A Tale of Two Sisters – Episode 21

Helen Welsh © The main characters from the series

A while later they drew up in front of a building in the centre of the city.

Jenkin handed them out of the carriage and Alice felt his gaze taking in her puffy face and swollen eyes.

“It’ll be all right, Alice,” he whispered. “You’ll see.”

She wished she could go home now. His attentions were intensifying and she felt so confused.

She followed her mistress inside and they repaired to the salon.

This one was grander than before and Alice’s jaw dropped as she stared round at chandeliers and liveried footmen.

“We will take some refreshment,” her mistress told her.

Alice didn’t protest, but sat in silence as patisserie and glasses were brought for them. She felt greatly relieved for baring her soul.

“Do eat some cake, miss,” Alice urged her. “You had little at luncheon. You must not ruin your health over a worthless man.”

Miss Lucinda smiled and attempted a mouthful.

“You always look after me well,” she told Alice.

“You are right. It will take time to get over this, but how glad I am that I know his true character.”

She shook her head.

“Dear Millicent was right all along. I shall visit her on our return.” Miss Lucinda’s face brightened. “How good it will be to speak with her again.”

“Excuse me. I may join you, no?”

Alice looked up to see a French gentlewoman with hair pulled into a bun and intelligent green eyes.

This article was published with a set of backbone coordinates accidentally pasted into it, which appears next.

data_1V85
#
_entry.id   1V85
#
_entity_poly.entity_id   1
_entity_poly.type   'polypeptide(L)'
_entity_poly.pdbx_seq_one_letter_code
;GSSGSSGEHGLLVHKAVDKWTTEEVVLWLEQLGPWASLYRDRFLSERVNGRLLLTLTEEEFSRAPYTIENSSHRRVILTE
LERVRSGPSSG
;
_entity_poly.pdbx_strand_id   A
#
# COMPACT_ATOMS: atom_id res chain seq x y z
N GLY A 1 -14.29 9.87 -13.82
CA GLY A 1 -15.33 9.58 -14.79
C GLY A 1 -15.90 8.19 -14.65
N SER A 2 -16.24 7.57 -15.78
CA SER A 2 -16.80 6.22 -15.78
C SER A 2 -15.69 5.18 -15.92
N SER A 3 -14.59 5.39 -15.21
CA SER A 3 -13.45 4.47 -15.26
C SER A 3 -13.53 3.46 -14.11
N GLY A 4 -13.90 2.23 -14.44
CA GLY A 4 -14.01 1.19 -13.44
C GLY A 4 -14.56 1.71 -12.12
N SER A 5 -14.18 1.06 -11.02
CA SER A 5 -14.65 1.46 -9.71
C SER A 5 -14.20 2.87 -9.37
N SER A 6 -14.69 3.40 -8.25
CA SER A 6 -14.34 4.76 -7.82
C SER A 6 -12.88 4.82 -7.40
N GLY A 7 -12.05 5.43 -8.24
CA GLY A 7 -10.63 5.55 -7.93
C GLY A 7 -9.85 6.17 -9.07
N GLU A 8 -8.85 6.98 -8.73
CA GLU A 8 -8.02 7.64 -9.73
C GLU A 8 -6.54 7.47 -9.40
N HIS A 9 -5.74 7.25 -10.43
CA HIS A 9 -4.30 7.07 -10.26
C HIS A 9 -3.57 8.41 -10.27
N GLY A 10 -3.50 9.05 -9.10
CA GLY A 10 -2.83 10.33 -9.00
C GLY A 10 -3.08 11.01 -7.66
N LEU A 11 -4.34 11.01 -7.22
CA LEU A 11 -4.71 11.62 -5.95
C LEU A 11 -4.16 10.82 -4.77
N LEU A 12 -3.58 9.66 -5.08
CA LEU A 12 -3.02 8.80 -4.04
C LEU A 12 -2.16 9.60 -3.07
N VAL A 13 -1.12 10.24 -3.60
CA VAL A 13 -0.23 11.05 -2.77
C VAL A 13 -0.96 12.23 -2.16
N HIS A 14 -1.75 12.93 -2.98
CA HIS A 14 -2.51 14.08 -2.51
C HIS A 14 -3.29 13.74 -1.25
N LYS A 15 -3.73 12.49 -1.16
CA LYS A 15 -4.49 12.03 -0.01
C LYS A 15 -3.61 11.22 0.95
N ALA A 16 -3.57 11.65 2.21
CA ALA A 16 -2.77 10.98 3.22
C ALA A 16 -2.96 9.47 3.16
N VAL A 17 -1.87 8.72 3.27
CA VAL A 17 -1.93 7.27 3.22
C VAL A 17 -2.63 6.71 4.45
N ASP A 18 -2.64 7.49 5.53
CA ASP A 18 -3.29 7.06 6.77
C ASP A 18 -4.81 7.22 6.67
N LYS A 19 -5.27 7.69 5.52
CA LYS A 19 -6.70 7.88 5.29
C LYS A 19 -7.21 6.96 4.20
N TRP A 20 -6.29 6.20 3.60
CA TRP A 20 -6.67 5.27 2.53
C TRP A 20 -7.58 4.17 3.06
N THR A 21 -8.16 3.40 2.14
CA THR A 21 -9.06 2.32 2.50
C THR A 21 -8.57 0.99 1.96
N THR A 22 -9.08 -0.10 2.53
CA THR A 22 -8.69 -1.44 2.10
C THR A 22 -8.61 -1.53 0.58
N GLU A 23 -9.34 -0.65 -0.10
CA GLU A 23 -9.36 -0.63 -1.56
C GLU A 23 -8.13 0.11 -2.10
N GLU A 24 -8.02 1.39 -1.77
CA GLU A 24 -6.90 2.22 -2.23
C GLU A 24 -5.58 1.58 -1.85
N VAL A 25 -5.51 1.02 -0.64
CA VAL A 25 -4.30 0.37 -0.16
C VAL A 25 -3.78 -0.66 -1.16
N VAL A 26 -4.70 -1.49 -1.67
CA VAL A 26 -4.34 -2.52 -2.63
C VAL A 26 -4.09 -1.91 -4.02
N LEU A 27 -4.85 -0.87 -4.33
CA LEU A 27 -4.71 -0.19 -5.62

She wore a navy dress with a small bustle and she was smiling at them.

“Pray do.” Miss Lucinda was taken aback, but was too polite to decline.

The woman seemed to understand.

“I will not take up much of your time,” she assured them, “but I wished to introduce myself.

“I am delighted to find two women bold enough to travel alone. My name is Thérèse Dumas. I live here.”

“You live at the hotel?” Miss Lucinda looked shocked and the other woman laughed.

“It is surprising, but perfectly respectable.

“My family insist on a chaperone and servants, but I wished for greater independence and the opportunity to focus on my work.”

“And what is that?” Miss Lucinda’s eyes were wide.

“I belong to a group who believe in equality,” Thérèse told her. “The movement is gathering strength here in France.

“We hope to gain the vote for women and better educational opportunities for all. Women are just as intelligent as men, no?”

Miss Lucinda’s eyes blazed.

“Indeed, my sister is undertaking studies at Oxford University.”

From here the conversation flowed, and Alice sat, wide-eyed, listening to the woman’s revolutionary ideas.

To be continued…

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